I also learned more about Washington and his beliefs. For instance, that Washington believed fiercely in religious pluralism and bringing people from all over the world to our shores was in and of itself a strong bulwark against tyranny. If you were to be a country of one religion or one kind of people, that creates the chance for one-man rule or one-sort of rule. Granted, again, this is all caveated by the fact that black people were living under tyranny of white people. In an amusing moment in the context of his religious pluralism beliefs, Washington seemed offended by the idea of being thought a bigot while also owning hundreds of slaves.

Another interesting push from Washington was that of education and his belief that the United States needed a national university. The logic goes, we are a representative democracy built on the minds of the people and therefore, the minds of the people need to be properly civically shaped and prepared. Fortunately in my opinion, that idea never took off. I already shudder at the idea of the government playing a role in K-12 education under the same premise.

Also, I had the misconception that it was Washington who said in his farewell address, “Peace, commerce, and honest friendship with all nations, entangling alliances with none,” but that great quote comes from Thomas Jefferson and his first inaugural address in 1801. That said, Jefferson was basically echoing Washington’s sentiments. It wasn’t that Washington was an isolationist, but that he wanted the United States to grow and prosper independently since it was a nascent country and because he worried greatly about foreign influence. That’s why he kept an arm’s length from the French Revolution, much to the consternation of other political leaders of the time. With the advent of globalism and the shrinking of the world, particularly in the post-WWII world, people think Washington’s idea of avoiding entangling alliances is out of fashion, but I think there’s still something to be said for keeping America independently minded and instead of isolation, being “non-interventionist.”

In the previous audiobook about presidential assassinations I reviewed, I mentioned how remarkable it is that regular Americans today clearly, obviously have better access to quality medicine than even presidents of yesteryear, including in the case of George Washington. For all intents and purposes, Washington died of a sore throat or some sort of inflammation of his throat. The cure at the time was yet again, bloodletting! I couldn’t not mention that silliness.

Washington and the other Founding Fathers, because of being Founding Fathers, came to mean whatever someone wanted them to mean and to project upon them, as these almost deity-like figures. Avlon’s book toward the latter half deals with this, tracing how Washington’s farewell and warning to future generations about debt, education, entangling alliances and primarily, avoiding the corrosive partisanship and factionalism that could destroy the union, was used by presidents and figures thereafter.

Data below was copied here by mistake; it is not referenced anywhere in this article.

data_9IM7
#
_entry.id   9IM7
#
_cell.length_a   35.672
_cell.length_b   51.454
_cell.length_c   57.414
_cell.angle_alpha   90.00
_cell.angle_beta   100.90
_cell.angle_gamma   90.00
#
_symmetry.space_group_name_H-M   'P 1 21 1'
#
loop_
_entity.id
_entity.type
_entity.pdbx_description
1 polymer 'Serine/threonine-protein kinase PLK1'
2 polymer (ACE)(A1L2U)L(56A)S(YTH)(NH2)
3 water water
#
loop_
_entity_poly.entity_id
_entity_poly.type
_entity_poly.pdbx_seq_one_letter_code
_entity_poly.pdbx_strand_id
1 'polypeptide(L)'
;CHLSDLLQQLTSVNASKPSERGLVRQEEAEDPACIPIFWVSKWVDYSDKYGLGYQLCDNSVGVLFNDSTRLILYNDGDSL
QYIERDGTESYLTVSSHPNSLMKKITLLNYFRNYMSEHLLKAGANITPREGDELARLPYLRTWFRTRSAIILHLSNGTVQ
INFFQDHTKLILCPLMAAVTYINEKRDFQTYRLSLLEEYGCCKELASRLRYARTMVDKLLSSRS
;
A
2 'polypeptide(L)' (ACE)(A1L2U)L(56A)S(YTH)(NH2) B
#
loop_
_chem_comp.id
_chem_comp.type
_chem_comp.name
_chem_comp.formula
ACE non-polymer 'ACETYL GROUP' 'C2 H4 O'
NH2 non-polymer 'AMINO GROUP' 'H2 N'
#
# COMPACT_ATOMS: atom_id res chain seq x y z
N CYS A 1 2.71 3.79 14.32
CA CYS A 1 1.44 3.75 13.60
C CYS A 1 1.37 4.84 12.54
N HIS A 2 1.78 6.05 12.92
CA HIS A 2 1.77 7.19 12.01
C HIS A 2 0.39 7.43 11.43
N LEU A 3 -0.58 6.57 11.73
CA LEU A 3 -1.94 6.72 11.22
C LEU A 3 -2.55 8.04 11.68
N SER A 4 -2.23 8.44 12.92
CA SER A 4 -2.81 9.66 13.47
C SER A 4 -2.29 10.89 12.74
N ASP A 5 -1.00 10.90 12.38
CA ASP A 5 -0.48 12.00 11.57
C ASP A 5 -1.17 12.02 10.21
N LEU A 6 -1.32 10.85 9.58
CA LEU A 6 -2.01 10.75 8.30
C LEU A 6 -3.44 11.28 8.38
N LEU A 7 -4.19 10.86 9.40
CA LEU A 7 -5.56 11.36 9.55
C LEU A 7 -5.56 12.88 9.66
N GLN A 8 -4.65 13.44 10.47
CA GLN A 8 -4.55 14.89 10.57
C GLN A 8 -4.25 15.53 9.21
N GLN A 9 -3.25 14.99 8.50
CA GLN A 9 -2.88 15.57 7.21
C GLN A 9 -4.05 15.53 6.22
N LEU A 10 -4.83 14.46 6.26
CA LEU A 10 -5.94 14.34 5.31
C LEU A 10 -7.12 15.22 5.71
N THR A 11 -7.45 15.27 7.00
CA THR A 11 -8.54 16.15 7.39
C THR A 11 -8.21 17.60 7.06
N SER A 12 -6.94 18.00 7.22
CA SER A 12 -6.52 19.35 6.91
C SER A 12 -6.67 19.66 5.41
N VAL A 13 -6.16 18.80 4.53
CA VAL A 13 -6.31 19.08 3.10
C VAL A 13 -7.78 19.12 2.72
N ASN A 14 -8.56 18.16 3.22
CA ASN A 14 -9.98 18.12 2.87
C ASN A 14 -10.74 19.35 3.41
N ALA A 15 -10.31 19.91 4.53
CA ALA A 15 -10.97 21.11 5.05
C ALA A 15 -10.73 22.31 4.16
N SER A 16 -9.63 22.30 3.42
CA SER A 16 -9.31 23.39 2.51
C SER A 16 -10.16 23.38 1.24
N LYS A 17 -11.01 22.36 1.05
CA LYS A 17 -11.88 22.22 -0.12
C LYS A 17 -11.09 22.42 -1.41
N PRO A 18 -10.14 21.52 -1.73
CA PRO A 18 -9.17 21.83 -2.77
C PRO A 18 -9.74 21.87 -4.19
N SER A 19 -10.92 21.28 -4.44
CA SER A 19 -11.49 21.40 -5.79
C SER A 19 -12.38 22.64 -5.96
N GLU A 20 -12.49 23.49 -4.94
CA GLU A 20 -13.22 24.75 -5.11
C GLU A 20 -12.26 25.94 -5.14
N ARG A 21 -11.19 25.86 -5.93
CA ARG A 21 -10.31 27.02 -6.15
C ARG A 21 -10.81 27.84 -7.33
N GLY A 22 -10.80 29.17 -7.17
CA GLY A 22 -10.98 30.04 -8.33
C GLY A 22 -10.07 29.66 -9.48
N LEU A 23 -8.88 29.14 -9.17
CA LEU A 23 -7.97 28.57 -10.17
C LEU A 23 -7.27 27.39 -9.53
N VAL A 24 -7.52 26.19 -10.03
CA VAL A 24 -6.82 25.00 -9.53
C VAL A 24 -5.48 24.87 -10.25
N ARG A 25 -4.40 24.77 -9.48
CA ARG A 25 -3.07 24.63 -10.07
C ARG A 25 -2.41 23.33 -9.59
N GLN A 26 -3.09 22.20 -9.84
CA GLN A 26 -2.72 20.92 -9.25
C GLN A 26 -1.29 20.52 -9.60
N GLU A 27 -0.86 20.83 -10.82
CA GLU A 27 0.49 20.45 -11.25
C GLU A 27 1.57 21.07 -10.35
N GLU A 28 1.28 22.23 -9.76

For an ugly example, the infamous Nazi rally at Madison Square Garden in 1939, with World War II on the precipice of beginning, the leaders there took Washington as their own, believing his sentiment about isolationism to mean staying out of German affairs. They even said Washington was the “first Nazi.”

Or another ugly example, with those seceding from the Union to form the Confederacy believing that Washington’s words applied to their cause. That’s disgusting. It disgusts me that the traitorous Robert E. Lee, the antithesis of everything Washington stood for as president and in his farewell warning, shared a family tree with him and the name of a university.

Nonetheless, there were positive examples, like Dwight Eisenhower in the 1950s using the farewell warning blueprint to do his own farewell warning about the military industrial complex.

Overall, I thought this book from Avlon was well-researched, comprehensive, and a fascinating examination of history, both intimate in the little, but important, details regarding the fights over the founding of the United States, and the broad sweep through history thereafter to see how Washington’s influence waxed and waned.

Avlon doesn’t sugarcoat Washington’s hypocrisy or contradictions. In fact, that’s sort of the point? That the Founding Fathers were human, not deities, but it was those flawed humans who created what would become our beautiful inheritance, flawed as it is, but fixable. There’s beauty in that struggle. There’s beauty in that promise. There’s beauty in that ability to fix, to amend.

And in today’s world of hyper-partisanship and divisiveness, something Washington warned against as the first and only independent president, Avlon is correct that Washington’s warnings from the 18th century still have relevance to us today, if only we’d listen and heed.